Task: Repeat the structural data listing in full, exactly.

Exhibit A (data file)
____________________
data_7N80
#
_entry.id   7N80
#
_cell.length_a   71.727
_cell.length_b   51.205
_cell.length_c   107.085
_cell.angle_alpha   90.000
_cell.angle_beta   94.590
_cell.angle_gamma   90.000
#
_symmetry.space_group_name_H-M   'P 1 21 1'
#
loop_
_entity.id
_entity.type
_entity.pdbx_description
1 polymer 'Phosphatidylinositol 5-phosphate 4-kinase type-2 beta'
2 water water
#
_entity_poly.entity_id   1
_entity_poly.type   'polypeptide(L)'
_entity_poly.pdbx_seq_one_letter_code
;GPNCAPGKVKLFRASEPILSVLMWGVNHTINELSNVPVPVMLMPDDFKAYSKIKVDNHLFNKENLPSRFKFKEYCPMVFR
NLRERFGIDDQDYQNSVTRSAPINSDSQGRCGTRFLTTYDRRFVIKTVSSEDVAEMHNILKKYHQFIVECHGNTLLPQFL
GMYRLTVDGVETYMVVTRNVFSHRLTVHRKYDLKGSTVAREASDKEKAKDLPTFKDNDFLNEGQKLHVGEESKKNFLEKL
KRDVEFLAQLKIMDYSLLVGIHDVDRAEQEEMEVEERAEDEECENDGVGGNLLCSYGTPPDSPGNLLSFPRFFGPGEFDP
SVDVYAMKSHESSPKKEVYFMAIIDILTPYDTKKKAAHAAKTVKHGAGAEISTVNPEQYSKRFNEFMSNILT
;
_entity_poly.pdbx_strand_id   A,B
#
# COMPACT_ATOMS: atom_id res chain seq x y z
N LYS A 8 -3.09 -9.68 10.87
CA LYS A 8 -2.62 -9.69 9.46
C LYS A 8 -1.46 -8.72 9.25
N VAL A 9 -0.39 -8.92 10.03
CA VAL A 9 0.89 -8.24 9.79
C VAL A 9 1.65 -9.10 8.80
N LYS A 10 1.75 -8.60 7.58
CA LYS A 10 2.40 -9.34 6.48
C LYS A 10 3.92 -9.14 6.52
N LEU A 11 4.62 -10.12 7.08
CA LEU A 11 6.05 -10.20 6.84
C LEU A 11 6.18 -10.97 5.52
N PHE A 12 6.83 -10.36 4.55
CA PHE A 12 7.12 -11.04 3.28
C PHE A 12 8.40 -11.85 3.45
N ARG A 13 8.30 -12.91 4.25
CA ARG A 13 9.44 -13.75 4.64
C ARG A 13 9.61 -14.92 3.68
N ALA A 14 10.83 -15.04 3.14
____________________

data_7N80
#
_entry.id   7N80
#
_cell.length_a   71.727
_cell.length_b   51.205
_cell.length_c   107.085
_cell.angle_alpha   90.000
_cell.angle_beta   94.590
_cell.angle_gamma   90.000
#
_symmetry.space_group_name_H-M   'P 1 21 1'
#
loop_
_entity.id
_entity.type
_entity.pdbx_description
1 polymer 'Phosphatidylinositol 5-phosphate 4-kinase type-2 beta'
2 water water
#
_entity_poly.entity_id   1
_entity_poly.type   'polypeptide(L)'
_entity_poly.pdbx_seq_one_letter_code
;GPNCAPGKVKLFRASEPILSVLMWGVNHTINELSNVPVPVMLMPDDFKAYSKIKVDNHLFNKENLPSRFKFKEYCPMVFR
NLRERFGIDDQDYQNSVTRSAPINSDSQGRCGTRFLTTYDRRFVIKTVSSEDVAEMHNILKKYHQFIVECHGNTLLPQFL
GMYRLTVDGVETYMVVTRNVFSHRLTVHRKYDLKGSTVAREASDKEKAKDLPTFKDNDFLNEGQKLHVGEESKKNFLEKL
KRDVEFLAQLKIMDYSLLVGIHDVDRAEQEEMEVEERAEDEECENDGVGGNLLCSYGTPPDSPGNLLSFPRFFGPGEFDP
SVDVYAMKSHESSPKKEVYFMAIIDILTPYDTKKKAAHAAKTVKHGAGAEISTVNPEQYSKRFNEFMSNILT
;
_entity_poly.pdbx_strand_id   A,B
#
# COMPACT_ATOMS: atom_id res chain seq x y z
N LYS A 8 -3.09 -9.68 10.87
CA LYS A 8 -2.62 -9.69 9.46
C LYS A 8 -1.46 -8.72 9.25
N VAL A 9 -0.39 -8.92 10.03
CA VAL A 9 0.89 -8.24 9.79
C VAL A 9 1.65 -9.10 8.80
N LYS A 10 1.75 -8.60 7.58
CA LYS A 10 2.40 -9.34 6.48
C LYS A 10 3.92 -9.14 6.52
N LEU A 11 4.62 -10.12 7.08
CA LEU A 11 6.05 -10.20 6.84
C LEU A 11 6.18 -10.97 5.52
N PHE A 12 6.83 -10.36 4.55
CA PHE A 12 7.12 -11.04 3.28
C PHE A 12 8.40 -11.85 3.45
N ARG A 13 8.30 -12.91 4.25
CA ARG A 13 9.44 -13.75 4.64
C ARG A 13 9.61 -14.92 3.68
N ALA A 14 10.83 -15.04 3.14